• Spain edition
 
Madrid pins hopes on low-budget Olympic bid
People at a Madrid exhibition for the city's candidature for the 2020 Summer Olympic Games. Madrid is bidding against Istanbul and Tokyo. Photo: Gerard Julien/AFP

Madrid pins hopes on low-budget Olympic bid

Published: 04 Sep 2013 09:14 GMT+02:00

The Spanish capital is banking on a low-cost $5 billion (€3.8 billion) Olympic bid that relies heavily on existing stadiums to surprise Tokyo and Istanbul when Olympic chiefs make their decision in Buenos Aires on Saturday.

It is a tactic of necessity for the Madrid 2020 team, backed by the city, the region and the central government.

Madrid has debts of €7.4 billion ($9.8 billion); the wider Madrid region is in debt to the tune of €21.6 billion; and Spain's overall public debt stands €923 billion, equal to 88.2 percent of the country's entire annual economic output.

Read The Local's opinion piece on whether Madrid should host the 2020 Olympic Games.

Madrid 2020 is proposing to spend $3.1 billion to put on the Games, plus another $1.9 billion in construction investment.

It is a modest sum compared to London 2012's estimated cost of £8.8 billion pounds, or $13 billion.

Madrid says it can save money because 28 of the 35 venues already exist and only four permanent structures will be added, including an Olympic Village of 19 apartment blocks, to be built with private investment and later used as social housing.

As recession-hit Madrid residents protest health and education cuts, and with popular unease over Olympic spending already evident in Brazil ahead of Rio 2016, a more costly bid could have been difficult to sell at home and abroad.

One member of the minor left-wing opposition Izquierda Unida in Madrid city hall, Jorge Garcia Castano, derided the bid earlier this year in an opinion piece headlined "The Hunger Games", criticizing it as wrong-headed in a period of financial and economic crisis.

But an International Olympic Committee-commissioned poll found 76-percent popular support for Madrid 2020 in the capital, and 81 percent in the rest of the country.

"We need it more than ever"

"Most of the investment to celebrate and organize 2020 has already been done. Madrid today, unlike other cities, does not have to turn itself upside down with works across the whole city," said Juan Maria Gay de Liebana, economist and professor at Barcelona University.

The investment should be financed as much as possible so that payments are made in the 2018–2020 period, he said, a time when the Spanish economy "in principle" should be growing and the income from tourists and benefits from business investment would be visible.

Spanish Olympic Committee president Alejandro Blanco has said that in the seven weeks from the opening of the London Games to the closing of the Paralympics, an extra 2.6 billion pounds or €3 billion entered the city.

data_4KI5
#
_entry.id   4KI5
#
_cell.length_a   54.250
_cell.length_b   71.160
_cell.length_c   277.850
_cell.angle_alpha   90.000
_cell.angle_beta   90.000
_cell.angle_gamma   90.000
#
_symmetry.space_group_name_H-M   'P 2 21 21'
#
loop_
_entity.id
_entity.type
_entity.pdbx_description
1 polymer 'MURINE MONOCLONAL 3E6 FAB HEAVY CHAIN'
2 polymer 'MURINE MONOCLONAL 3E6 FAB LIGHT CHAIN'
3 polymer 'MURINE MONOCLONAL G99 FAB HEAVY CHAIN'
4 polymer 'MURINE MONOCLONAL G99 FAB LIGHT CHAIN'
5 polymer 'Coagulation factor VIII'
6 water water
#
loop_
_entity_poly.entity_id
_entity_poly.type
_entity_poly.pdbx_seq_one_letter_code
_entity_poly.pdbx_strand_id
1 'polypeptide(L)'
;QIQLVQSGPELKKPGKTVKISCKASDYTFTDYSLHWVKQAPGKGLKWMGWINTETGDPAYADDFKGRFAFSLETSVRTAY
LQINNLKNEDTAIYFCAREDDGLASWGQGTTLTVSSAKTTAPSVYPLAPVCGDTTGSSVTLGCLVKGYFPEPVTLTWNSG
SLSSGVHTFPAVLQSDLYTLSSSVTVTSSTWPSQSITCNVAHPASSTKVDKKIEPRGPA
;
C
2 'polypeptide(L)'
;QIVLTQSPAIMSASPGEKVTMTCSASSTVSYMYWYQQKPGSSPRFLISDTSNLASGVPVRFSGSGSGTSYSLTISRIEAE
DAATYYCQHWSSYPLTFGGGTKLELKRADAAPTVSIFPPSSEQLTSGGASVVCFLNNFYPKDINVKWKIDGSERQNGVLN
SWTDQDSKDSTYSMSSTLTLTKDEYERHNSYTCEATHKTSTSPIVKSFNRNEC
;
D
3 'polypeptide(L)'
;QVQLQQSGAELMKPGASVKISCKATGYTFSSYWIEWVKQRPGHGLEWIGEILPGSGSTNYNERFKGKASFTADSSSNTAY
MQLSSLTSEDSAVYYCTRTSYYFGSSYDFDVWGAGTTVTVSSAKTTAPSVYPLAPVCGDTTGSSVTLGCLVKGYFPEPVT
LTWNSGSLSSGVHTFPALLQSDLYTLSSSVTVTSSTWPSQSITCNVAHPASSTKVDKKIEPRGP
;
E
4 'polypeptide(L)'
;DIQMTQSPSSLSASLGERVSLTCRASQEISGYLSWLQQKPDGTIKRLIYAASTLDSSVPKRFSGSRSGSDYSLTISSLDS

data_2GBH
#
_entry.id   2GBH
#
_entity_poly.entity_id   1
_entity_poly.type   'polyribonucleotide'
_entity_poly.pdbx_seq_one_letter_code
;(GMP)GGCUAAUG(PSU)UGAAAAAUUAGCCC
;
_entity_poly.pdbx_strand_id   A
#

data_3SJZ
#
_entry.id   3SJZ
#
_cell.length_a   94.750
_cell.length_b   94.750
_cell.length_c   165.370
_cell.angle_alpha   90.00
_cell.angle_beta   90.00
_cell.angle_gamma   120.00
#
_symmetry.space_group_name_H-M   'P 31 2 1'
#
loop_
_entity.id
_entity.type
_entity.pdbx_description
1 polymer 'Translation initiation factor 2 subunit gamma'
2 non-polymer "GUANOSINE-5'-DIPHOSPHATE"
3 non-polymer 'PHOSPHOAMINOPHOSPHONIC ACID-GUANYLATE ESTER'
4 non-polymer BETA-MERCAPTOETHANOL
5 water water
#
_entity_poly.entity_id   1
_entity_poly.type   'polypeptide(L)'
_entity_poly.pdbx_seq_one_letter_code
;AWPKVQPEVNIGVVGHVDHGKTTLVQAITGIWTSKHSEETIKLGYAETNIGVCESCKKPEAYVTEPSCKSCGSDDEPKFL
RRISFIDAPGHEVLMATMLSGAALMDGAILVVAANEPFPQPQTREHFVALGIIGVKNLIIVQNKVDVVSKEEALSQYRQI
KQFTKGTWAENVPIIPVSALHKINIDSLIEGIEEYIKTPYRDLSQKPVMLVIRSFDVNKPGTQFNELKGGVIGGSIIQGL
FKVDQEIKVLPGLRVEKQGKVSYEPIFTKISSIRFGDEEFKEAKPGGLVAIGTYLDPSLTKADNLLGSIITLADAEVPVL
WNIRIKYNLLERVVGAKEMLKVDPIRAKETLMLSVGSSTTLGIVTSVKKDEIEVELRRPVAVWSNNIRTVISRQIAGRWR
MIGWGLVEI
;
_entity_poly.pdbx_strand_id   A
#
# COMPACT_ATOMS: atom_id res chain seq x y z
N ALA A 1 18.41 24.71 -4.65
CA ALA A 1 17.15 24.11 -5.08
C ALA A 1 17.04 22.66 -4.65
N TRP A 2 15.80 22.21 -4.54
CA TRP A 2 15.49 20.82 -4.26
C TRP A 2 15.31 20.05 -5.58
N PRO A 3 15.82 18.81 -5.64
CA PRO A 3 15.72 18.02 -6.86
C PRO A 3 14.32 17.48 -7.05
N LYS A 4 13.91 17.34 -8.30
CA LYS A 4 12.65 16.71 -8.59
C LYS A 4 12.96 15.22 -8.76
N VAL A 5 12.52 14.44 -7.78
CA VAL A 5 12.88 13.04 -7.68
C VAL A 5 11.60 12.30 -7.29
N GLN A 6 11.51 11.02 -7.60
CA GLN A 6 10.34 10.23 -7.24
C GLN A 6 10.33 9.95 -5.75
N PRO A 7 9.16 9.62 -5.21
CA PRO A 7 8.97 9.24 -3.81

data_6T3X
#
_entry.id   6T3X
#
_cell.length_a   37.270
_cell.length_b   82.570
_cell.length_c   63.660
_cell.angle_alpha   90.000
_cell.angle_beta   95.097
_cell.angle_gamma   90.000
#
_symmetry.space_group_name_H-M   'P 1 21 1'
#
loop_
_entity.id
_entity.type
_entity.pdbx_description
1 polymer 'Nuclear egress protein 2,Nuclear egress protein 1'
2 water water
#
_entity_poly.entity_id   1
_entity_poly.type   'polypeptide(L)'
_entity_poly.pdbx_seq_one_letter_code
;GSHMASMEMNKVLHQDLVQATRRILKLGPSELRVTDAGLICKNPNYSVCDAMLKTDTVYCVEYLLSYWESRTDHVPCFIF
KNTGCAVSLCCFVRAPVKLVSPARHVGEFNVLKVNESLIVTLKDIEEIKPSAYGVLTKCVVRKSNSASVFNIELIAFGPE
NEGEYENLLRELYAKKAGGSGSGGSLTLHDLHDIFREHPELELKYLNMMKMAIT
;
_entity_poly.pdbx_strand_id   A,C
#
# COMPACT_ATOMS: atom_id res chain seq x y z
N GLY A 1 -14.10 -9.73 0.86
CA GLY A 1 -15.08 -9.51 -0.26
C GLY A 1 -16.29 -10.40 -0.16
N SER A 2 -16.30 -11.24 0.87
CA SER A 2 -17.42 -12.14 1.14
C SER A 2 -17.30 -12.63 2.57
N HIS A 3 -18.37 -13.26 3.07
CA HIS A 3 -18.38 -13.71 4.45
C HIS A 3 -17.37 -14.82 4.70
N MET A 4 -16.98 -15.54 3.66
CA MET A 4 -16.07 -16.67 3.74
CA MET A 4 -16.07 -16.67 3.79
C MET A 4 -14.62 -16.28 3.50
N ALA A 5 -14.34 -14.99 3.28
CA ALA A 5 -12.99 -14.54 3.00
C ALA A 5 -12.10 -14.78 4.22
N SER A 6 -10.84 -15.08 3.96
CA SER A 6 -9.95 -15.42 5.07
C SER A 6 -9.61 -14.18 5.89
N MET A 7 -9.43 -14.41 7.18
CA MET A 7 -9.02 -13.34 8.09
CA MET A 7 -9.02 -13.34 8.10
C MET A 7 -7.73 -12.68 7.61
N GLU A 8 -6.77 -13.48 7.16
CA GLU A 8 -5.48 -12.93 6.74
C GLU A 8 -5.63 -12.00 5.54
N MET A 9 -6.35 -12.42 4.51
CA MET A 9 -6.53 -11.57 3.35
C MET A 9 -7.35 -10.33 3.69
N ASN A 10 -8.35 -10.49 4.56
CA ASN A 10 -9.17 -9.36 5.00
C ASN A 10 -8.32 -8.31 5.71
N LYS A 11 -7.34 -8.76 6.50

Madrid offered a no-risk option as host for the Games despite the economic crisis, he said in an interview with new agency AFP in the run-up to the decision.

"The investment required to have everything ready is not affected at all by the crisis. That is why we have the citizens' support," Blanco said.

"We are all in high spirits, we all have a good feeling about it, but we also realize that there is a vote and the result could go any way. You have to be optimistic, fight to the last and wait for the decision."

Madrid 2020 bid organizers say hosting the Games in Madrid would provide a €3.87-billion boost to the Spanish economy and generate 83,000 full-time jobs.

"I sincerely believe that the Games would revitalize the economy, though they would not be a panacea," Madrid Mayor Anna Botella said in an interview with leading daily El Pais a week before the decision.

But analysts say it is hard to predict the economic impact accurately.  

"It is obviously a plus if you can afford it, if you have got the infrastructure built and you can bring people in to use some of these things," said Edward Hugh, independent economist based in Catalonia.

"But since we have no idea where the Spanish economy is going to be in 2020 it is very hard to make more than very general platitude-type statements."

Whereas the Barcelona Games in 1992 had transformed the city, opening up beachfront areas that still lure visitors today, Madrid's more modest ambitions could have a slighter long-term impact, he said.

After failing to win the Games in 1972, 2012 and 2016, many people in Madrid believe it could be fourth time lucky, and they hope for a boost to a national economy that has been in recession for two years with a jobless rate of more than 26 percent.

"We need it more than ever. It is going to create jobs and that will give us some motivation, a dream for the young," said 23-year-old Diego Casada, visiting a Madrid 2020 exhibition at the city hall.

Gildo Seisdedos, an economist and lecturer at IE Business School, said Madrid had been smart to stress the infrastructure it already has rather than mounting grand projects like Brazil's for 2016 or Istanbul's rival bid for 2020.

"The country is going through such a restructuring and such cost cutting that it is impossible for these Games make us commit the error of inflating structure and equipment investments," Seisdedos said.

Your comments about this article

Today's headlines
Doctor to sue Ebola survivor for defamation
Spanish nursing assistant Teresa Romero (c) with Carlos III hospital colleagues following her recovery from Ebola. Photo: Pierre-Phillippe Marcou/AFP

Doctor to sue Ebola survivor for defamation

The doctor is angered by Spanish nursing assistant Teresa Romero's public statements to the effect that she had ignored an obvious Ebola infection risk. READ  

Brain drain
Lure of UK 'wearing off' for Spanish workers
Photo of London: Shutterstock

Lure of UK 'wearing off' for Spanish workers

The number of Spaniards signing on to the UK's national insurance scheme fell nine percent in the year to September, a sign that people from Spain may be turning their backs on the dream of a better life in Britain, UK-based property expert Borja Mateo told The Local. READ  

Carlos Slim to control Spain's struggling FCC
The deal follows months of talks with several potential investors, including with billionaire investor George Soros. Photo: AFP

Carlos Slim to control Spain's struggling FCC